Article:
in especially interesting ways is Aurora "Rory" Block, who grew up in New York's Little Italy, encountered the roots of American music in Washington Square Park, and heard the 1964 compilation album Really the Country Blues "and from that moment on my life was dedicated to learning how to play blues."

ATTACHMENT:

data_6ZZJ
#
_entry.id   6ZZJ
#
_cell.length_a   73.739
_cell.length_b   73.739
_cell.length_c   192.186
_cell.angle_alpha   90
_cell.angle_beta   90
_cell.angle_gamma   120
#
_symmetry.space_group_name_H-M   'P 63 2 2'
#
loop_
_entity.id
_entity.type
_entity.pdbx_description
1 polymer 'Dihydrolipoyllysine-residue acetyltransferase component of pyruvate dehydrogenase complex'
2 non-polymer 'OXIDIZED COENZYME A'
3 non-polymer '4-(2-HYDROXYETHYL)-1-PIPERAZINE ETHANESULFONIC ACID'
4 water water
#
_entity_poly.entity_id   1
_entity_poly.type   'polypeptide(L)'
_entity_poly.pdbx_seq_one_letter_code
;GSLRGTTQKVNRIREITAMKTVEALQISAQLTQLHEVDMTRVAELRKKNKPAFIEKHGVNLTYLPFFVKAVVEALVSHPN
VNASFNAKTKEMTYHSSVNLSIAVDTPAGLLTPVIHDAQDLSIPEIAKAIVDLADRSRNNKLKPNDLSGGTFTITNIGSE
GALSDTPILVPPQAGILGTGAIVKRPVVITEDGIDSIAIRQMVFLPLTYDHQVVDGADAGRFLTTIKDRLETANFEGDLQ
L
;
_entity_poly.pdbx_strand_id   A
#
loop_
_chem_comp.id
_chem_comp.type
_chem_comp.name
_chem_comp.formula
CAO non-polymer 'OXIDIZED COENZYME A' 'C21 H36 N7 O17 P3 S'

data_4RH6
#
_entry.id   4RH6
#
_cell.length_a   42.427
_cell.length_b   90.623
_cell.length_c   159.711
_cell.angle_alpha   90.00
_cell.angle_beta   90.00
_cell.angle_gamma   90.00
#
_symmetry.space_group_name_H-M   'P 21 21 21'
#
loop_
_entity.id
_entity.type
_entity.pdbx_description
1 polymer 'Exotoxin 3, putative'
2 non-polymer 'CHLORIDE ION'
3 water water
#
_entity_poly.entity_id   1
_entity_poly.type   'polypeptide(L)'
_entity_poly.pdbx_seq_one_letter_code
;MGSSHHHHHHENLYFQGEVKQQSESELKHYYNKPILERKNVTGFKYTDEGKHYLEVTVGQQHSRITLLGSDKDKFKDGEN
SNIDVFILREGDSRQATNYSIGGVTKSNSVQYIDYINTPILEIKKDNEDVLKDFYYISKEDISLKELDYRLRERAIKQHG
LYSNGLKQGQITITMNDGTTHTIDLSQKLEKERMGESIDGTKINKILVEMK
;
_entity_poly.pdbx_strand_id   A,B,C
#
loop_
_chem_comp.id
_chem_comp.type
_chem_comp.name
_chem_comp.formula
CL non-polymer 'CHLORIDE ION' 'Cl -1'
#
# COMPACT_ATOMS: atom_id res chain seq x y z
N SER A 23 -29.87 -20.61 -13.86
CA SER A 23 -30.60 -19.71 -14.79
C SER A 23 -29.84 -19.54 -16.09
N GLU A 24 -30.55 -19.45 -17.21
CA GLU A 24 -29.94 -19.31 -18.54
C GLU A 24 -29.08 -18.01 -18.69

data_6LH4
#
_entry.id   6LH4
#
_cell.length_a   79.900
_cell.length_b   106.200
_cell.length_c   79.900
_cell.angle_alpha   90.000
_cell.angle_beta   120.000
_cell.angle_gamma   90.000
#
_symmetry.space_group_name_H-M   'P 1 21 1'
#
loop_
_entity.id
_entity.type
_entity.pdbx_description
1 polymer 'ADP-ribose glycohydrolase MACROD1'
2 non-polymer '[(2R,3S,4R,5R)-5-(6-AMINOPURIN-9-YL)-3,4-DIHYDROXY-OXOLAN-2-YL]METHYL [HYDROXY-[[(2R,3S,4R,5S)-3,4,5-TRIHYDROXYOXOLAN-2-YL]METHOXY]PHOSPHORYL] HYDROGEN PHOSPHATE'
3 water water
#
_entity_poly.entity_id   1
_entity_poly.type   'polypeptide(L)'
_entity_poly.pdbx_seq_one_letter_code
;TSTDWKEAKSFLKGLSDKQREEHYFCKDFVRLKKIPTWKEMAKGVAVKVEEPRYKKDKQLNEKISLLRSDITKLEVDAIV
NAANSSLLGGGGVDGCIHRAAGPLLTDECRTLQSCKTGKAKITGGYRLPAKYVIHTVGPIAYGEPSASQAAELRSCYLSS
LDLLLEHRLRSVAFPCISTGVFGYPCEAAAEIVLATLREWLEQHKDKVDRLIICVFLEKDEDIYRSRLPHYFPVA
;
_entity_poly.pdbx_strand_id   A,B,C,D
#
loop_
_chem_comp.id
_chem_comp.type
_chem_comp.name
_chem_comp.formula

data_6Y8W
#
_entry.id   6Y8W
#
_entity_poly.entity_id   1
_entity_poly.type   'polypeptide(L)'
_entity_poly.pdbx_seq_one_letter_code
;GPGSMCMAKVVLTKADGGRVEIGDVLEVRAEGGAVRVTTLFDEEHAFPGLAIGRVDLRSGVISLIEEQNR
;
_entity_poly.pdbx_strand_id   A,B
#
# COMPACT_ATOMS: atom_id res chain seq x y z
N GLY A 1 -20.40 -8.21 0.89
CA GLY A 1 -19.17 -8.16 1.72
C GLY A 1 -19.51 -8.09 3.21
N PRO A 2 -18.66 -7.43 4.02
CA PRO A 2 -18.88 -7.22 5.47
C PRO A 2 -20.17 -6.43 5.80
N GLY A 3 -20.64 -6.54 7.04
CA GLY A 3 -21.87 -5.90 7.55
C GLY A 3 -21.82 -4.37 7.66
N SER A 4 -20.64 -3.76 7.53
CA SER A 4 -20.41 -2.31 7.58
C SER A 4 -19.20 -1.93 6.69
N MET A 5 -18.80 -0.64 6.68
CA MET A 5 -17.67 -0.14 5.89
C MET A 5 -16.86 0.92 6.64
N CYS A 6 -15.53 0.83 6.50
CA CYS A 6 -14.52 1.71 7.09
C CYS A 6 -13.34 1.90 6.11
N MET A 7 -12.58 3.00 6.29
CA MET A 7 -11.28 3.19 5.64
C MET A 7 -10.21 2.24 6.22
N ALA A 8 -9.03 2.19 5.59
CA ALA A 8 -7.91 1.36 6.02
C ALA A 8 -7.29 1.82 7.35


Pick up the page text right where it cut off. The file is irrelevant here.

Block delved deep into the music of Robert Johnson and that of the surviving major country bluesmen Son House (who claimed to have taught Johnson), the Reverend Gary Davis, Skip James. And she met many of them. "This time period seemed to last forever," she writes. "I thought everyone knew these incredible men, these blues geniuses who wrote the book. I later realized how fleeting it was, and how even more precious." She became an interpreter of pure traditional styles but stood outside them in one fundamental way: she is female. Onstage, a tall, slender woman with strawberry blond hair turning white, Block conveys a bluesman's sense of disconnection from the established order of things; her performances are intense, punctuated by flashes of dark humor.